Flaws in the purposed anti-child pornography bill leave it stalled in Congress

As the Wall Street Journal puts it, "You might not expect to find many politicians willing to take a stand against something called the "Protecting Children From Internet Pornographers Act."

But that is exactly what's happening, largely over concerns related to privacy and some major loopholes. If passed, the "Protecting Children From Internet Pornographers Act would require ISPs to retain the Internet Protocol (IP) addresses of users for 18 months. This would be to make it easier for police investigators.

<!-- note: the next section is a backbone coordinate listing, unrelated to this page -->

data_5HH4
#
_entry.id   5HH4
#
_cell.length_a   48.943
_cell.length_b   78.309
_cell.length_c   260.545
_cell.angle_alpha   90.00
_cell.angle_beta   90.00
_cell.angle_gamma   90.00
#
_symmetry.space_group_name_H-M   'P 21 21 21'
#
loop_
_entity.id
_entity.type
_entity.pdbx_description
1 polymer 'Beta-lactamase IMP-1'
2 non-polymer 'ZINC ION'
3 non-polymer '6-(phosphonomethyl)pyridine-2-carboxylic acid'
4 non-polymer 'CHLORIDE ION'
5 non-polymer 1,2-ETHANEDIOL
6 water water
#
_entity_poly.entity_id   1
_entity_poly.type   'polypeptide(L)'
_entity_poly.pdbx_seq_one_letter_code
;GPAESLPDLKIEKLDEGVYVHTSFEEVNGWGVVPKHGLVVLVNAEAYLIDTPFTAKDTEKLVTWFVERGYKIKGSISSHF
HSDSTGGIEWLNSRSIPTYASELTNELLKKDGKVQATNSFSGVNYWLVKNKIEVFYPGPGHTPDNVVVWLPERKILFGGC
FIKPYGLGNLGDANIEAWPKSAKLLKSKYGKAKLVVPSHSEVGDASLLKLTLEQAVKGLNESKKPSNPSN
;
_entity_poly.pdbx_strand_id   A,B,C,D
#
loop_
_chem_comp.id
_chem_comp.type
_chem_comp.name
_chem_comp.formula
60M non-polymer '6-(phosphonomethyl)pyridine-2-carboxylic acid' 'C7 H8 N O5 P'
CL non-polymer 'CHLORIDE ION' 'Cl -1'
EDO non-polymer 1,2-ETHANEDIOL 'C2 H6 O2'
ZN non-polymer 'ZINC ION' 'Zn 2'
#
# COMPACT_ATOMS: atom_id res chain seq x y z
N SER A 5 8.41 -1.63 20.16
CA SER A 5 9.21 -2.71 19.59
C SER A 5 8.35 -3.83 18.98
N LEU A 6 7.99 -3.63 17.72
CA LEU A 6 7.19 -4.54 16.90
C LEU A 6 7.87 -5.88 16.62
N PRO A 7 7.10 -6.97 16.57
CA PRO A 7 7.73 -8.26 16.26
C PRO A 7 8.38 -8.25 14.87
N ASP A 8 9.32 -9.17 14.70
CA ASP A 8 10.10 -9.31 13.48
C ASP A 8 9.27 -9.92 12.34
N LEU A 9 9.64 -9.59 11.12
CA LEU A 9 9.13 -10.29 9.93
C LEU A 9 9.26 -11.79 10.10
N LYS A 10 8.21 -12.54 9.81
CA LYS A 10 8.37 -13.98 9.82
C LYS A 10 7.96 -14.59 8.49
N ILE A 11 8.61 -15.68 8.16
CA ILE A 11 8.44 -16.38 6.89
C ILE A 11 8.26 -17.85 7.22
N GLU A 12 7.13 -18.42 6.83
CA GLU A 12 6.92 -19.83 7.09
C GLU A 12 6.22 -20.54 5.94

The big loophole is that there's an exception in the bill for wireless providers and public Wi-Fi, which means that people who don't want to be caught accessing these sites can just go to the library or Starbucks or set up a mobile network.

About the author

John Moe is the host of Marketplace Tech Report, where he provides an insightful overview of the latest tech news.

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